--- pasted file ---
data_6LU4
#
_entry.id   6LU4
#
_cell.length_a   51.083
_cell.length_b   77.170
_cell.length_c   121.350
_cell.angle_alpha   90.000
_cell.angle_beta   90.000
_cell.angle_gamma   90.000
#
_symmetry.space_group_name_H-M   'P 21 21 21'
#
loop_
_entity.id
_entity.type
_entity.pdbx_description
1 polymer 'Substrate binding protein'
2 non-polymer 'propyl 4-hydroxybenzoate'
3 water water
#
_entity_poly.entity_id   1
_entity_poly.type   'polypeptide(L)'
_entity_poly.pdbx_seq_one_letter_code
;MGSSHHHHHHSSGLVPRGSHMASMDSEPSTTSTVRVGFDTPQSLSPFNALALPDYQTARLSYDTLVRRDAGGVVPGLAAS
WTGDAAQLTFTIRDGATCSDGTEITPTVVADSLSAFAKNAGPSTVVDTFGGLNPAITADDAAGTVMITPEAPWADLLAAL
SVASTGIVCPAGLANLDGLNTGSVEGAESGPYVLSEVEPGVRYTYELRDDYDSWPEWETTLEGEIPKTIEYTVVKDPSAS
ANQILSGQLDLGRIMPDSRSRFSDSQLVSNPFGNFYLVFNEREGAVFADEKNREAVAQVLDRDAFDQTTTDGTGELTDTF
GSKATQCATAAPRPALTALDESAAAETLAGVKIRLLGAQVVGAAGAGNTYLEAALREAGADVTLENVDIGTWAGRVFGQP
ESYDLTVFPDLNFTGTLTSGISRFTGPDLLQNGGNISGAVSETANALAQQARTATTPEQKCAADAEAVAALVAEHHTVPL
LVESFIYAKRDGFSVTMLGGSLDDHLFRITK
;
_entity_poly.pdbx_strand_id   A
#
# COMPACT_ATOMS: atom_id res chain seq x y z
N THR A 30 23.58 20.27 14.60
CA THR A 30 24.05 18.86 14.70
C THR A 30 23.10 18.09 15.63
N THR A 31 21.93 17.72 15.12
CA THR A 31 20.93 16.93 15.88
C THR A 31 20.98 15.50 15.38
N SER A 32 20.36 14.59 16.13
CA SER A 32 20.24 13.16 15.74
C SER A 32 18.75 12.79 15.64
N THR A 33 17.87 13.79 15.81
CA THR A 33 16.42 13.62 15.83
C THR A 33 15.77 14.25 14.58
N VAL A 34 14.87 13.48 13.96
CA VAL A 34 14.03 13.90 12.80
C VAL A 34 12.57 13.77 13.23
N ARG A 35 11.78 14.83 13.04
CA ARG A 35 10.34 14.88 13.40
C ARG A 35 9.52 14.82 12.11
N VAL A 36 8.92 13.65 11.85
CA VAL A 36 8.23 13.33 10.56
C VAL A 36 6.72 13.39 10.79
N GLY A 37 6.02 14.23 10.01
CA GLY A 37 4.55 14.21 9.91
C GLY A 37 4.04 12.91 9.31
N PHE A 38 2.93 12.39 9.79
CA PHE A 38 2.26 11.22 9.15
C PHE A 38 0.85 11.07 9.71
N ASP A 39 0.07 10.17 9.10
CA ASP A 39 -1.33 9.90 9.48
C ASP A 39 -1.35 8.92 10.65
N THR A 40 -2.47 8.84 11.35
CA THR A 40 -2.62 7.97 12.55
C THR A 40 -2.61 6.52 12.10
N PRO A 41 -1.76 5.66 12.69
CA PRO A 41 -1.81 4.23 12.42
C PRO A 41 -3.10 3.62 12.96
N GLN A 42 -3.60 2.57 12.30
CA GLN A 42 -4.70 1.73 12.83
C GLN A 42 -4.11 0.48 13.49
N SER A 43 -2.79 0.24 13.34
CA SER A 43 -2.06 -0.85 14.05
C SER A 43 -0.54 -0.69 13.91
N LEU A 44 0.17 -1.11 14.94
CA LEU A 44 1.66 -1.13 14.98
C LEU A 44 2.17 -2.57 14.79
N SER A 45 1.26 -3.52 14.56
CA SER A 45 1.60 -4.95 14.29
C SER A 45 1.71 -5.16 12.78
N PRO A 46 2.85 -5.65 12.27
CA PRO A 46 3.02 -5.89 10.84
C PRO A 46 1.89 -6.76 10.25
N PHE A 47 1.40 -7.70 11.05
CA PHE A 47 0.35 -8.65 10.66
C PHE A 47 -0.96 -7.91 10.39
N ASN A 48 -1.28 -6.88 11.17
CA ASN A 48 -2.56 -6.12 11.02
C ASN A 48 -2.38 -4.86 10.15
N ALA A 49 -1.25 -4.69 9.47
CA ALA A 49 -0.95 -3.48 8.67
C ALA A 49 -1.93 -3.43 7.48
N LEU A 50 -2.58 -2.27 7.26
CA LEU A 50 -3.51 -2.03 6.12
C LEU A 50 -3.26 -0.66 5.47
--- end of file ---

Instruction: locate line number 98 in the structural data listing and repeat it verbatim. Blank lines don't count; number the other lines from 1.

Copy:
C LEU A 50 -3.26 -0.66 5.47